Ritchey Swiss Cross 59cm

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Posts: 216
Joined: Mon Jun 18, 2007 3:12 pm
Location: NL


After asking for your help and suggestions in this topic, let me present my finished Ritchey Swiss Cross. It's not the first nor the lightest one on WW, but it is my first bike that I built up from scratch so to me it is special :D I really like the look of a single chainring setup, so I was pretty sure from the start that I was not going to transfer the lightly used 5600 groupset from my broken BMC CX02 onto this shiny new frameset. Between 1x10 or 1x11 I decided to go 1x10 because I have several 10-speed wheelsets, due to the fact that I have two other 10-sp road bikes (not including the BMC). The bike's intended usage is general winter road riding and gravel and forest rides, so no CX racing of any kind (hence the bottle cages). Here's a few more considerations for those who are interested.

Budget and weight
Using a steel frameset weighing 2kg (size 59) it's never going to be a light bike. My BMC weighed around 10kg, so I figured it would be a nice challenge to get the Ritchey under 9kg without breaking the bank. Because of the 1x10 setup I was going to save some weight there. I decided to go Sram and buy reasonable light components whenever I spend money on any parts. Estimated budget for frameset, drivetrain and small parts was € 1.200,-.

I didn't want to combine two levers with different optics and there is no left brake-only lever to match a 10sp shifter, so I decided to pick up a pair of lightly used Force or Red shifters and remove the front shifting paddle. Got a good deal on the Red ones and I managed to remove the paddle without dismantling the brake lever using this Youtube instruction video. This saved about 35g.

On my BMC I rode 46/36 but I rarely used the 46. So I picked up a Force 1 crankset with 52T ring and replaced 130mm spider + chainring (221g) with a Wolftooth Direct Mount 36T chainring (80g), which is enough for my type of (winter) usage. The long-cage Force 1 rear derailleur is very pricy but it gives me gearing options and matches the cranks nicely. Setting it up for 10-speed was easy, just the b-screw required more attention to set up. Initially the pulleys were too far away from the sprockets which made shifting unprecise in both directions, but this was solved after doing some re-adjustments. The cables are Dura Ace 9000 in white. I like the look of them, but the coating on the inners is too fragile (fraying easily).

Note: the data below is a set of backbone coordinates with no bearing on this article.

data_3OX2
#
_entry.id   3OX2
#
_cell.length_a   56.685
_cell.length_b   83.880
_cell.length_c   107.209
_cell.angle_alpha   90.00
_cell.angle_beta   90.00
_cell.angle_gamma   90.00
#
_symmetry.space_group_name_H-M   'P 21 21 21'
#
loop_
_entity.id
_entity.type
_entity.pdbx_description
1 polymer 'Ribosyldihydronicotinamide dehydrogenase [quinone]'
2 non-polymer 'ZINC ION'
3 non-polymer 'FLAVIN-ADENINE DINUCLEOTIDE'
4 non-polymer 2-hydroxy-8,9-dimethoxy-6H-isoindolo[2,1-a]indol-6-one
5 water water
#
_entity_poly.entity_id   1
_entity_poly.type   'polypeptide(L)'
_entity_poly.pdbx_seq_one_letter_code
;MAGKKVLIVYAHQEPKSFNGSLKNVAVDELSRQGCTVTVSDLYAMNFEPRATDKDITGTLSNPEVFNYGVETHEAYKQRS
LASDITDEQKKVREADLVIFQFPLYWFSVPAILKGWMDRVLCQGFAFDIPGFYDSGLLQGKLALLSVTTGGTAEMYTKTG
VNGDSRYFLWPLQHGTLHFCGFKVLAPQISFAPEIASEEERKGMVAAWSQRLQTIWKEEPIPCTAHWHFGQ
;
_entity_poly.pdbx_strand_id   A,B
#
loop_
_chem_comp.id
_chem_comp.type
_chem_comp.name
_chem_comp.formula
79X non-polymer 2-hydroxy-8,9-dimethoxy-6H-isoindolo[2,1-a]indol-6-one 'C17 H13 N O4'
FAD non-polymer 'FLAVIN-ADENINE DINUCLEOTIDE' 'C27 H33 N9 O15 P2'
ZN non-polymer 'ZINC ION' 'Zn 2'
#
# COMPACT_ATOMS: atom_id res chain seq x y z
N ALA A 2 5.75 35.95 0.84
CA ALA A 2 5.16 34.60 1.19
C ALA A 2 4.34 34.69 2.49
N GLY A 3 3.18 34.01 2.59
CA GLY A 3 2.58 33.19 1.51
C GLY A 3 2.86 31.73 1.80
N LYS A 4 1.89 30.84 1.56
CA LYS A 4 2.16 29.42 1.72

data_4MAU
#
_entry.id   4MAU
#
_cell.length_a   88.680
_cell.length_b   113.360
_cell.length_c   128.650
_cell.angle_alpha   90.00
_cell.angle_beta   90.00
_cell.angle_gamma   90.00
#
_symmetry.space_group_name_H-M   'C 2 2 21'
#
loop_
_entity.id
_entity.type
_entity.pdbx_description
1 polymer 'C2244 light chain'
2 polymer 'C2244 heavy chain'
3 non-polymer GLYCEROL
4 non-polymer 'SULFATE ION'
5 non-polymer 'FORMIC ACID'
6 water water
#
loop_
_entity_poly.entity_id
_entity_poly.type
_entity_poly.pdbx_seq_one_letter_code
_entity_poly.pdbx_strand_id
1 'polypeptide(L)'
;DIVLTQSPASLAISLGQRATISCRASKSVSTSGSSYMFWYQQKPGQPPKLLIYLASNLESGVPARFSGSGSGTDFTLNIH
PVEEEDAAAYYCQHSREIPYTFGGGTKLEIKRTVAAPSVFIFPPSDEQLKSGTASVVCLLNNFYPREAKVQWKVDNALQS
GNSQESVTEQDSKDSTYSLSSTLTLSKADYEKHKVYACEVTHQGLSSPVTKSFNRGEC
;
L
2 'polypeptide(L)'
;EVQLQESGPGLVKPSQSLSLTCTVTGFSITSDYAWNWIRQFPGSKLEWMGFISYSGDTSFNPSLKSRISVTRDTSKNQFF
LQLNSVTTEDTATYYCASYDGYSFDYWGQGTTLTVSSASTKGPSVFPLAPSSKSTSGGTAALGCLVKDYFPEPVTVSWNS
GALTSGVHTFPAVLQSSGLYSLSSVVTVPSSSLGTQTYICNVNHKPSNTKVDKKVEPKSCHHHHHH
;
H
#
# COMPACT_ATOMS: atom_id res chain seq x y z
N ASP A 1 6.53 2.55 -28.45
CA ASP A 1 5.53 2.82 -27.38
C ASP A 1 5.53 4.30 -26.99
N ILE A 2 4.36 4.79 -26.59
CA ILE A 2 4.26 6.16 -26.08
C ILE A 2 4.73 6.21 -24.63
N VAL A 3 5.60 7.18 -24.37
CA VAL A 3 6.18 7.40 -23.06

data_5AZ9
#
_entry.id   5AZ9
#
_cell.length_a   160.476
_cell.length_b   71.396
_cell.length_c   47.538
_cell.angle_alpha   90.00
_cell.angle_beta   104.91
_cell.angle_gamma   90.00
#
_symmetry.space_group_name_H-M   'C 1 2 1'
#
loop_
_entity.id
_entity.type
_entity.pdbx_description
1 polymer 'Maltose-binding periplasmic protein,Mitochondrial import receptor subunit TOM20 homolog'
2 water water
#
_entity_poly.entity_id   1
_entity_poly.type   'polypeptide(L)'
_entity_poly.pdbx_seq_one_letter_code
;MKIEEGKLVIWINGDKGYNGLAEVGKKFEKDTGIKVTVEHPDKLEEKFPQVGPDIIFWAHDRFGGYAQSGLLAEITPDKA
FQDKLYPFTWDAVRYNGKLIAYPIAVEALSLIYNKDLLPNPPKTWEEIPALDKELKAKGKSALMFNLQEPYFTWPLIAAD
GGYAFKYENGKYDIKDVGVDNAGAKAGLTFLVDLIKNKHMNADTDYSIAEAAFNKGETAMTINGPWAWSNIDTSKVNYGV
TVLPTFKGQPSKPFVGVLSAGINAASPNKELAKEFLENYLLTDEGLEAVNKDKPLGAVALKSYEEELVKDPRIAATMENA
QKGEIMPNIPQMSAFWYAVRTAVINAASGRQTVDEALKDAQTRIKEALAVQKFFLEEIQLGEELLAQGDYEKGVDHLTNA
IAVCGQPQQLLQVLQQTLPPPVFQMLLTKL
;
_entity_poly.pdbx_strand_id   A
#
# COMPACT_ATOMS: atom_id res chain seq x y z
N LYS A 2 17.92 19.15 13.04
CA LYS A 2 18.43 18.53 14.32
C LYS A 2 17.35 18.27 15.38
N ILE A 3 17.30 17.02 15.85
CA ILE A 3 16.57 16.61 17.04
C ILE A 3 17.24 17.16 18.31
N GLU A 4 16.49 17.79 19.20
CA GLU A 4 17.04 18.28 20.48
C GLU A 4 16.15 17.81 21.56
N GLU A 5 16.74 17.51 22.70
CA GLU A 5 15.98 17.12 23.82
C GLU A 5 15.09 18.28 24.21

The white Euro-X mags from my BMC are light but the gold accents don't match the Ritchey. I bought the black spare parts set to change the look but I didn't notice brake pad holders are not included so they're still gold. I might upgrade later to Shorty Ultimates or TRP CR950s.

Post, stem and bars
I looked at a lot of Swiss Cross images on the internet to see what color combinations suit my taste. The red Ritchey parts were tempting, but it would not make a difference performance wise and some reported a slight color difference with the frameset. So I decided to use the black Deda parts that I already had. White tape and saddle is always a favourite.

Bottle cages
I like the clean look of CX bikes but I need cages for my type of rides. Tried the Elite Tito and Cannondale GT40 in steel look, but I didn't quite like the classic shiny finish with all the modern black/white parts. Red or white cages would probably suffer from the same slight color mismatch issue so I ended up buying a set of black Mandibles, which are light, pretty and trouble free on my Isaac Sonic LTD too.

Old and heavy parts here, abundancy to give me tire and gearing options without having to swap anything:
- Ultegra 6600 on Mavic CXP-33 with Vittoria Cross XN
- Dura Ace 7700 on Open Pro CDs with Challenge Grifo
- Dura Ace 7700 on Open Pros with Challenge Limus

For road riding my tried and true DT Swiss RR1850 are a nice match colorwise. Also have a set of Record hubs on Open Pros that I might use at some point.


Will post some more pictures later :)

8,65 kg as pictured with DT Swiss wheels and Vittoria Evo CX road tires.
9,20 kg with Open Pros and Challenge Grifo tires, as in the build list.

I managed to stay within budget but the offroad wheels are too heavy to end up below 9kg. This could be easily solved with some cheap hoops like Racing 7 CX or the aforementioned handbuilts with Record hubs.

I feel the chain may still be a bit too long, what do you think?

Complete build list

Posts: 81
Joined: Fri Apr 22, 2011 12:36 am
Location: Perth

by jemima

The frame size and pic almost makes the front wheel look like a 650b!

Nice build and write-up.

Thanks for mentioning that shifter-removal vid, along with the weight saved. Planning to do the same.

by Weenie

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Joined: Mon Apr 27, 2015 4:36 am

by glam2deaf

Nice to see another one of these Swiss Cross' in big dog sizing. Looks great, nice weight. Mine comes in over 10 w/ a powermeter.

Posts: 56
Joined: Thu Apr 14, 2016 11:01 am
Location: France

by jeanjacques

On your left shifter, you keep the shaft ? Remove it on mine, difficult to see its real role with this tiny screw to keep it in place.

Posts: 216
Joined: Mon Jun 18, 2007 3:12 pm
Location: NL


jeanjacques wrote:On your left shifter, you keep the shaft ? Remove it on mine, difficult to see its real role with this tiny screw to keep it in place.

I did reinstall the shaft, as in the Youtube video. Without the shifter paddle I don't see the function either but the weight is negligible so I just reinstalled it to avoid having too many spare parts that I can lose :mrgreen:

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